Odd behavior with UPB switch in *one* spot


I had another thread about this, but it was deleted with no explanation, so here goes again.
I've been installing Simply Automated US2-40 switches throughout my first floor as the beginnings of a home automation system. I have a UPB power line interface that I use to program the switches via the UPStart software.
Everything's working great except for this one switch location. I say "location", because my initial theory was that the first switch I had installed was defective -- but after replacing it, I'm still getting very strange behavior.
In short, I cannot control anything but the local load with this switch (and even that doesn't always behave properly). I cannot send any scene commands -- I have a multi-button face on the unit, but no matter what I press none of the other lights come on. The local load won't come on unless I press and HOLD the rocker switch. On rare occasions -- like 2 or 3 times, I think -- just one of the other lights in a scene has come on when I press one of the scene buttons on this switch. Just one, and it wasn't even the local load.
I should note that in the UPStart software, I have this switch configured identically to all my other switches (about 10) that are all working perfectly. Even so, I've experimented with some of the different settings but they've had no effect.
Additionally (and here's the piece of evidence I find most confusing), the switch RESPONDS to scene commands sent from other devices. So while I can't trigger any of the scenes with this switch (or the replacement), I can trigger the same scenes if I program them to another switch elsewhere in the house -- and the "defective" switch responds appropriately and turns on its local load. I've also run communication tests with UPStart and everything comes back solid.
Finally, whenever I press a button on the switch in this "defective" spot, I hear that characteristic faint "buzz" that UPB devices tend to make -- but it repeats it 4 times. All my other switches simply make the buzz once. It's like it's trying to send the signal over and over again or something, if that's indeed what the noise is.
I should note that this switch is on the same circuit as a couple other UPB devices (and even shares its 2-gang box with one of them), and those all work fine. And like I said before, I already replaced this switch once and its still exhibiting the same behavior. Any ideas?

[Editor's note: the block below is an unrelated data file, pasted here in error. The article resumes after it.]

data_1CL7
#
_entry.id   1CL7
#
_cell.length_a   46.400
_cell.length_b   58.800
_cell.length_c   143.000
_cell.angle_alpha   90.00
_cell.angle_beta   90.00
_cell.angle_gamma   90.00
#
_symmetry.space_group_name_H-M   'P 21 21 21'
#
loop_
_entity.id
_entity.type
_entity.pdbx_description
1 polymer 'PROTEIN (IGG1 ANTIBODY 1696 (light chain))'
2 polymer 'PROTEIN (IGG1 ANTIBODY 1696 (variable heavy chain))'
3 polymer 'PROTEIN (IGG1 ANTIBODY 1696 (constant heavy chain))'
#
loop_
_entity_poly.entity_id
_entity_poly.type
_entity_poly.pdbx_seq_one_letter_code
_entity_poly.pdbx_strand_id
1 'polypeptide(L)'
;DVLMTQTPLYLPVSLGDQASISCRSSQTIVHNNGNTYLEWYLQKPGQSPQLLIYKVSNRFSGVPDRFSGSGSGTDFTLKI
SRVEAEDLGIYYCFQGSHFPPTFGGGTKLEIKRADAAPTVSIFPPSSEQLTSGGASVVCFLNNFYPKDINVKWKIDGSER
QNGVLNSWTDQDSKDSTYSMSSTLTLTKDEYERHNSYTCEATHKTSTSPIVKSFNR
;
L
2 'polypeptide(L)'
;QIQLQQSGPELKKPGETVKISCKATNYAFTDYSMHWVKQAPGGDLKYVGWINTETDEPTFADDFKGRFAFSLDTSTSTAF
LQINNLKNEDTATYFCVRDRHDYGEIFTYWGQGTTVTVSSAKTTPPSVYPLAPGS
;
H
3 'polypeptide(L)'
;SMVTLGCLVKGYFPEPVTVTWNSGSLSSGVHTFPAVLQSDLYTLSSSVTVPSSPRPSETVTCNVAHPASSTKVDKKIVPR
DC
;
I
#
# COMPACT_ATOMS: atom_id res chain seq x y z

Yeah, not as mysterious of a problem as it may seem.  Where is this switch located? Kitchen?  There are several classes of devices which can block UPB signals.  That is why if you read my posts I tell people to wire their UPB lights separate from their plugs.  I know, not always easy, especially in an existing home.
So to find the problem, which you KNOW is on the same breaker as the light, is unplug every device one by one until you find the problem.  Microwaves, refrigerators, washers, dryers, air cleaners, computer UPS, etc. 
It's located in the family room. From what I can tell, it's on a circuit that has ONLY lights -- no appliances, no home theater equipment, no plugs. When I flip that breaker off, the stuff I have plugged in (TV, receiver, etc) in the room stays on. The other UPB switches on the same circuit work fine. On that circuit are: 4 can lights, 2 eyeball lights, 1 other ceiling light, and prewire for ceiling fan/light that I currently don't use.
Check that the hot and neutral are not reversed.  It's possible that the wiring color in that location is correct, but if it is fed from a daisy chain from another switch/outlet, possibly the wiring got reversed there.
Also, you say there are only lights on the circuit, but are any of these lights low-voltage lights? In other words, are the bulbs 120V bulbs, or 12V bulbs? Low voltage transformers, like the ones in low-voltage lights are a known problem. 
Came to post similar to ano's.
Does the behavior occur regardless of what other loads are on or off?
Have you swapped a known working switch into that location and reprogrammed it as the offending switch?